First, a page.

2007 Sportsman of the Year (cont.)
Posted: Tuesday December 4, 2007 12:05AM; Updated: Tuesday December 4, 2007 8:37AM
If Favre is weary, it's only because he has given so much of himself to Green Bay through the years. "He means everything to these people," says Donald Driver, who's in his ninth season catching Favre's passes. "He's not only our leader -- he's the symbol of the franchise, of the whole town. There's a generation of fans in Green Bay who don't know this team ever existed without Brett."
When Favre decided to return for the 2007 season, even die-hard Cheeseheads must have been hoping only that he would not tarnish his legacy. What no one expected was that Favre would reinvent himself yet again, enjoying one of his best years at age 38 while cajoling a talented but callow team to a stunning 10-2 record. Along the way he passed two significant milestones for quarterbacks, overtaking Dan Marino atop the alltime list in touchdown passes (436 at week's end) and victories by a starter (157). He trails Marino by 449 in passing yards, another mark that should soon fall.
But one record above all others speaks to what Favre is made of: his Ripkenesque streak of consecutive starts at quarterback, which stands at 249 -- more than five seasons ahead of the next player on the list, Peyton Manning. During last week's 37-27 loss at Dallas, Favre was knocked out of the game in the second quarter, when on the same play he separated his left shoulder and took a helmet to his right elbow, causing numbness in two fingers on his throwing hand. Afterward, to no one's surprise, Favre said he expected he would not miss a game. He has rarely been flawless (after all, he leads the NFL in lifetime interceptions, with 283), but he's always shown up. Through pills and booze, through cancer and car crashes and heart attacks, he has played on. Once reckless on and off the field, Favre has matured before our eyes while never losing his boyish love for the game.
It is for his perseverance and his passion that SI honors Favre with the 54th Sportsman of the Year award. But there is more to his story than on-field heroics. On game day the whole of Green Bay may live and die on Favre's rocket right arm, but his greatest legacy lies in how many people he has touched between Sundays.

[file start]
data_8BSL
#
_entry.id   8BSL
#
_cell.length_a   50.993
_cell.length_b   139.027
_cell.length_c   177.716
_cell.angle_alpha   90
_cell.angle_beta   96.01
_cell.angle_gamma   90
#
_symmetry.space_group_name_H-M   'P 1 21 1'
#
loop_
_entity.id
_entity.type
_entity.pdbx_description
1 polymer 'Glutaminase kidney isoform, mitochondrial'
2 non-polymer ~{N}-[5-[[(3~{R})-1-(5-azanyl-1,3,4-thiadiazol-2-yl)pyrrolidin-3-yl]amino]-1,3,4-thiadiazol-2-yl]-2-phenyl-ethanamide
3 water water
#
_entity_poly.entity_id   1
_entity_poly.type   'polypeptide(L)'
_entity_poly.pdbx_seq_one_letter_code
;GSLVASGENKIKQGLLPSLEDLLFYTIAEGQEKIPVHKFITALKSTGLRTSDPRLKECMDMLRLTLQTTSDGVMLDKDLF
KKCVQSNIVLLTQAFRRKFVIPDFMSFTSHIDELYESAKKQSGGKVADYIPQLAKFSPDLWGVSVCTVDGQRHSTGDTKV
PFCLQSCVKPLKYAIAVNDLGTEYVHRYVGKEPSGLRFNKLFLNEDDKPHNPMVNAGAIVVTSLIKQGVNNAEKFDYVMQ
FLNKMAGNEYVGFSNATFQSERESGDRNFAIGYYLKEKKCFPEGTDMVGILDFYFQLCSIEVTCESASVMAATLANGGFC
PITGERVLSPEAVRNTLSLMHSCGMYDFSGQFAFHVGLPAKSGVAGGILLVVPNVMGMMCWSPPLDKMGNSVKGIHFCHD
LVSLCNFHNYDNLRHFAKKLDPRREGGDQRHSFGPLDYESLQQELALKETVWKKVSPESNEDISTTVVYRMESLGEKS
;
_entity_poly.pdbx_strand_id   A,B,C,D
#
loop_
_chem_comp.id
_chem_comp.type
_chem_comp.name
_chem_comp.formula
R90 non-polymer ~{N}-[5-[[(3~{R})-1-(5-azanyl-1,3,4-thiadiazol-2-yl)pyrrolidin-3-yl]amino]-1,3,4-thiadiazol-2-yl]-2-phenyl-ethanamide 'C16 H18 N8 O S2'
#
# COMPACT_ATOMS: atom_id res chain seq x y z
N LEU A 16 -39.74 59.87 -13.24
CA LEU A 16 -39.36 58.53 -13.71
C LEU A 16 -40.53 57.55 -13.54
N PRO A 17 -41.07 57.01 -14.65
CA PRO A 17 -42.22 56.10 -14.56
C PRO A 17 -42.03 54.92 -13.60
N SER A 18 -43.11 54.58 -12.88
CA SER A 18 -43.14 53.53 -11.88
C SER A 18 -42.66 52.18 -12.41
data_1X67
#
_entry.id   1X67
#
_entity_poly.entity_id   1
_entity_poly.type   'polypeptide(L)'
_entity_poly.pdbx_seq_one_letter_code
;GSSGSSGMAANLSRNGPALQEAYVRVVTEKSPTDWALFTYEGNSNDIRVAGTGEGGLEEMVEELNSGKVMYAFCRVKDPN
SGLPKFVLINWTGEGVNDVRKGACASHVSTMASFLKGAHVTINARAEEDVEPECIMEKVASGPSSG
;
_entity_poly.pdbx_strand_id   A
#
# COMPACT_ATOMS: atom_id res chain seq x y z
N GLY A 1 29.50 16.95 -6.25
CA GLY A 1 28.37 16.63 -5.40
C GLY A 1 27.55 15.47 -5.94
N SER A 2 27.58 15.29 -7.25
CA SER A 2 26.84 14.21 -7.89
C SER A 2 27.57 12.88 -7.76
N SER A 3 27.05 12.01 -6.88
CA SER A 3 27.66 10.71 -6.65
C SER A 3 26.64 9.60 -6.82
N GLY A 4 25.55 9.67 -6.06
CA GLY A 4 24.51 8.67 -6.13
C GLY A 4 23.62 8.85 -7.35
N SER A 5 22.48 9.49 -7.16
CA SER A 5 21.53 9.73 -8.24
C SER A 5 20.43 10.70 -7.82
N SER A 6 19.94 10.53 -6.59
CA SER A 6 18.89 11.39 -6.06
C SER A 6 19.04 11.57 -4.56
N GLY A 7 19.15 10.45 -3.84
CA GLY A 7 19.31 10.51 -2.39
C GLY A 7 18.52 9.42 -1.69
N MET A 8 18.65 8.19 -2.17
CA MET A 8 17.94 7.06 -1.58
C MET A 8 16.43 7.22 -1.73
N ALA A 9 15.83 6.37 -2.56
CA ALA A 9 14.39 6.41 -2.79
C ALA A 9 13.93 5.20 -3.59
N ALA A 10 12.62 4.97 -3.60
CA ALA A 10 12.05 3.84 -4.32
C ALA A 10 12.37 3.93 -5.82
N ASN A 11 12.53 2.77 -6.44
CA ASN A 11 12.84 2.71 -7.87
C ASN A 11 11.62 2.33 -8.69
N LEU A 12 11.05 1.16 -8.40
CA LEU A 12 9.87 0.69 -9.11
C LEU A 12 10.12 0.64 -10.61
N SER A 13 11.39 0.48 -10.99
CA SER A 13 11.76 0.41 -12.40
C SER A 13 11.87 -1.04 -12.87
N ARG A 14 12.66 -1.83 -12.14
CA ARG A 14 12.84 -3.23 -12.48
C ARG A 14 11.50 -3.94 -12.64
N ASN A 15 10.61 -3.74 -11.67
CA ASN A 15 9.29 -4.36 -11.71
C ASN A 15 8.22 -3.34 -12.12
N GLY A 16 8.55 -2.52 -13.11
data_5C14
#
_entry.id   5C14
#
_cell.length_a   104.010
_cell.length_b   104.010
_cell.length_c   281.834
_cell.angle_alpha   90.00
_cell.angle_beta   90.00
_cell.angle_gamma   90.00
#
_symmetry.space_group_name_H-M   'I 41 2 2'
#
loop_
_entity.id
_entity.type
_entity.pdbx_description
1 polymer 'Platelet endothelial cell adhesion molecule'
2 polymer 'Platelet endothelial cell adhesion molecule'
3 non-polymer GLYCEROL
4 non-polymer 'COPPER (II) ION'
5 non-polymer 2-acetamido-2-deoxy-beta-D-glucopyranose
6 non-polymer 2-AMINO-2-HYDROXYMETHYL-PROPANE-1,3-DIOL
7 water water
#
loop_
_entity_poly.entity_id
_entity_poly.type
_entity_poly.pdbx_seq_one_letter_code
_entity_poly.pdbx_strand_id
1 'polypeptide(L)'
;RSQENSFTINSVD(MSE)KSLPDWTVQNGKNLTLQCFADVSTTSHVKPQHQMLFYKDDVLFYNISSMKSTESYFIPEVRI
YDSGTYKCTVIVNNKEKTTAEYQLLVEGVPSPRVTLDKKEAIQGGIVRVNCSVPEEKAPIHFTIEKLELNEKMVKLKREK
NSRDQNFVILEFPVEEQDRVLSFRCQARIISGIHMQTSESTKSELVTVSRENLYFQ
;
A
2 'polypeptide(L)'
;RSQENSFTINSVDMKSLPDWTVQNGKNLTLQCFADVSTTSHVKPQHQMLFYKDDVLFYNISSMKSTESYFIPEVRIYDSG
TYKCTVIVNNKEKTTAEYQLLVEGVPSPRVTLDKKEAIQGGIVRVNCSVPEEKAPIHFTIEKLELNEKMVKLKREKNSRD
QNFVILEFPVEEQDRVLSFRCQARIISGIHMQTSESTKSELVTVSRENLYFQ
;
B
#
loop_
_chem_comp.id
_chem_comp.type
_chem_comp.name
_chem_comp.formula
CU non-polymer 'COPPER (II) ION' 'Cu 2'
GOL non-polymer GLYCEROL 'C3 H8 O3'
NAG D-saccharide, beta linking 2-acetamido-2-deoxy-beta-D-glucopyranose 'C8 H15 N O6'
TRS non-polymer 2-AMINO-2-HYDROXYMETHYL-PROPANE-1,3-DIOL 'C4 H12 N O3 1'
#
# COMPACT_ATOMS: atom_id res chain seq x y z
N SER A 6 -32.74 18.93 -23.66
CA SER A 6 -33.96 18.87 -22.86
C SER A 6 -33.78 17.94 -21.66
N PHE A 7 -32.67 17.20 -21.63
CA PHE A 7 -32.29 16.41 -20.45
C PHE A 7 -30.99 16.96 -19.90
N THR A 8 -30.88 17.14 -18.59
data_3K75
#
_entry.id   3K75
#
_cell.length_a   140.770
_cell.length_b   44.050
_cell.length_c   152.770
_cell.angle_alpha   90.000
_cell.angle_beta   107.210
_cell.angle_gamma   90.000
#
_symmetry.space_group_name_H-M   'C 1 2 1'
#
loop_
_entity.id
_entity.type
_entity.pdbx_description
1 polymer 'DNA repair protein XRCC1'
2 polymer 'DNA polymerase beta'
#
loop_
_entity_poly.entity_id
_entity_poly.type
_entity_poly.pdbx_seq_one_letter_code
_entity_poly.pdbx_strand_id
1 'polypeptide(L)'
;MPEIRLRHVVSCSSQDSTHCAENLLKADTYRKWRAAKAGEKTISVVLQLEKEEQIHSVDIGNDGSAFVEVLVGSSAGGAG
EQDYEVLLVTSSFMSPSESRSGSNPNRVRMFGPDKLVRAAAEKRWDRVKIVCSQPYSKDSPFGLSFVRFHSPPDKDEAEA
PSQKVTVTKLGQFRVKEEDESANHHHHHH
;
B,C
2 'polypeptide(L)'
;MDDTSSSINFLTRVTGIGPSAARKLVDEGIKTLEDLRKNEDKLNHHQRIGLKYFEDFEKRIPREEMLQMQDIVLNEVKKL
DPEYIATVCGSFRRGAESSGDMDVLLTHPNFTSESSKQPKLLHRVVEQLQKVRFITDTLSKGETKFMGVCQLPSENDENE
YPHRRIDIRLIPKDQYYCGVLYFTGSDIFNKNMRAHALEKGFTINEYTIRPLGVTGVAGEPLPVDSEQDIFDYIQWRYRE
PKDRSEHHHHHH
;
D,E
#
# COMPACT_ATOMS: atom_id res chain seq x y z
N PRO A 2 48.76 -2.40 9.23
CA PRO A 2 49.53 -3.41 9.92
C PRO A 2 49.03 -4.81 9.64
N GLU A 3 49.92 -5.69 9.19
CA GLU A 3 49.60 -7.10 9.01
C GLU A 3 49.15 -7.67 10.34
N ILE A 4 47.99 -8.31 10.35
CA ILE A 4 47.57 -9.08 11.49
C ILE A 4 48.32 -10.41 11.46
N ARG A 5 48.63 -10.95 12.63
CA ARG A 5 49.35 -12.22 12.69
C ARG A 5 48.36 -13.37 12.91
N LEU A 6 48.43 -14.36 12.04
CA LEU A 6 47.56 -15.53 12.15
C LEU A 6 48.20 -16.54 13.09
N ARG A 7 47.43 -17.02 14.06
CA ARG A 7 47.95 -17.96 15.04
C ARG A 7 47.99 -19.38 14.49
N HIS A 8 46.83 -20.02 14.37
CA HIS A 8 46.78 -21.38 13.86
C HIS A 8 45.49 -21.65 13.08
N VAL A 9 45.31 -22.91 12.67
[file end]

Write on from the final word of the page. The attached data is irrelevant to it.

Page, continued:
The intensity of Favre's relationship with the Packers faithful goes far beyond mere longevity. He arrived in Green Bay in 1992 through a trade with the Atlanta Falcons, and in the third game of the season came off the bench to lead a madcap comeback against the Cincinnati Bengals, throwing the winning touchdown with 13 seconds left. He has refused to leave the starting lineup ever since, harnessing his hair-on-fire style to win an unprecedented three MVP awards (1995, '96, '97) and lead Green Bay to a Super Bowl triumph following the 1996 season.
But the success was leavened by personal setbacks and heartache. In 1996 the NFL sent him to rehab to kick an addiction to the painkiller Vicodin. Two months later Scott was involved in a car crash that killed his passenger, Mark Haverty, Brett's close childhood friend. Scott pleaded guilty to felony DUI and served a year of house arrest. Brett's own heavy drinking drove Deanna to consult divorce lawyers before Favre checked himself into rehab in 1999.
After Favre quit drinking, he settled into the comfortable second act of his career, during which life was quieter and his teams were good but not quite good enough. The drama, however, was far from over. In December 2003 Favre lost his father, Irvin, who suffered a heart attack at age 58. The day after Big Irv died, Favre summoned the defining performance of his career, passing for 399 yards and four touchdowns against the Oakland Raiders, and riveting a Monday Night Football audience. Grown men around Green Bay still tear up when recalling that game.